It was a day that, despite having the boys on my own (which is a feat all it’s own since my back surgery), I too had a good and – dare I say – relaxing time. I rested on the blanket and if I closed my eyes, I could be fooled into believing the dirt between my toes was indeed sand.
Buther Jones is located in the Tonto National Forest. The lake is set in the Sonoran Desert, a mix of beach and desert that’s sure to please beach bums and desert wanderers alike.
I watched as the boys played. My two little humans coming into their own, exploring together; getting along.
On the way home I cranked up the tunes and watched through the rear view mirror as both boys bobbed their heads back and forth with me, Van trying to keep the beat with his not-so-coordinated claps and Hoop eventually drifting off to sleep.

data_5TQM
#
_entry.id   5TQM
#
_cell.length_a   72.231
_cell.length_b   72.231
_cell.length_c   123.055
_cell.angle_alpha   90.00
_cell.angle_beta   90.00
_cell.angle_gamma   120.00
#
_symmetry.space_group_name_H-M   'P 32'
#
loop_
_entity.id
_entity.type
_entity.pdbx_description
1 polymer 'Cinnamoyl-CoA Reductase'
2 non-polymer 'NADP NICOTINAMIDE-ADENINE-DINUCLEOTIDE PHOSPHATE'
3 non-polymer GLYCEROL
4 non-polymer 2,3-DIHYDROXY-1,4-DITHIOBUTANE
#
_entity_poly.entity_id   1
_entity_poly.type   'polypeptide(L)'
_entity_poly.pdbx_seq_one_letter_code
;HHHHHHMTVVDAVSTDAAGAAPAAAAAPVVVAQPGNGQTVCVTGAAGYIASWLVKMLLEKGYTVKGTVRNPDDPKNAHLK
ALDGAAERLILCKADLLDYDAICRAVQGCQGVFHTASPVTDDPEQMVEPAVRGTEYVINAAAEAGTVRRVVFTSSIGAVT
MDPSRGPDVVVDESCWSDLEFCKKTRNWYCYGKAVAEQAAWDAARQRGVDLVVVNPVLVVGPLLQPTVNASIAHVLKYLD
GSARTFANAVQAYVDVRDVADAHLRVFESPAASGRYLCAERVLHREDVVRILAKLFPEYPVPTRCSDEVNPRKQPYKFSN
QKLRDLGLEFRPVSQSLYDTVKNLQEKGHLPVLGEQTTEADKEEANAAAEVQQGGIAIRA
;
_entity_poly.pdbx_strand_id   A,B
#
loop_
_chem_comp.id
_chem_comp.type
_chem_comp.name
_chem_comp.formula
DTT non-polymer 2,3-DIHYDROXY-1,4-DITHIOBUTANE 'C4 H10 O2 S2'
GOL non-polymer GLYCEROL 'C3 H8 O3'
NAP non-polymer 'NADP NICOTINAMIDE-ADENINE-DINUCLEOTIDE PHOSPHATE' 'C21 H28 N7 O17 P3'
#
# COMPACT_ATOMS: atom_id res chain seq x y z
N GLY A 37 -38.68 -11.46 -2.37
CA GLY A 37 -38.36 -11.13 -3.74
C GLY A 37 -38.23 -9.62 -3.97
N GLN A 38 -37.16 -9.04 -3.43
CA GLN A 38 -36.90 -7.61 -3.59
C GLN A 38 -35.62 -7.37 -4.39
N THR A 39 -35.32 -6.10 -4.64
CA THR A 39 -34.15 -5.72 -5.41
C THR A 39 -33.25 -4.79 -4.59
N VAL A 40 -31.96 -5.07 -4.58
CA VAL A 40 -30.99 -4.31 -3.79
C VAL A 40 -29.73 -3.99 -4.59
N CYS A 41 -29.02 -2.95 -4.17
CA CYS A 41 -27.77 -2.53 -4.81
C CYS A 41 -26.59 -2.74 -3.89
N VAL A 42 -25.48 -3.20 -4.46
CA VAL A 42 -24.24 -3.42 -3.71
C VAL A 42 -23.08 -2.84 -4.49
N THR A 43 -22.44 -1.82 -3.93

It was a day for the books. And I won’t even talk about banana mouth, cuz’ that’s just too much for the mama of that monkey.
*Hooper’s swim trunks are c/o Ladida kids. You can find them here.

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The Apache Trail

Sometimes
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we don’t know our own strength. Days fall on top of one another and are stitched together in quilt-like fashion so that by journeys end we’re covered in the warmest blanket just when the sun sets.

I think about all that my boys and our family have been through over the past six months; from my back surgery (which grows bigger in my mind in magnitude the further I get away from it), to selling most of what filled our home, to being hospitalized with a mean stomach virus, to then selling our home, losing Sarah, buying a new home and subsequently being displaced for over a month.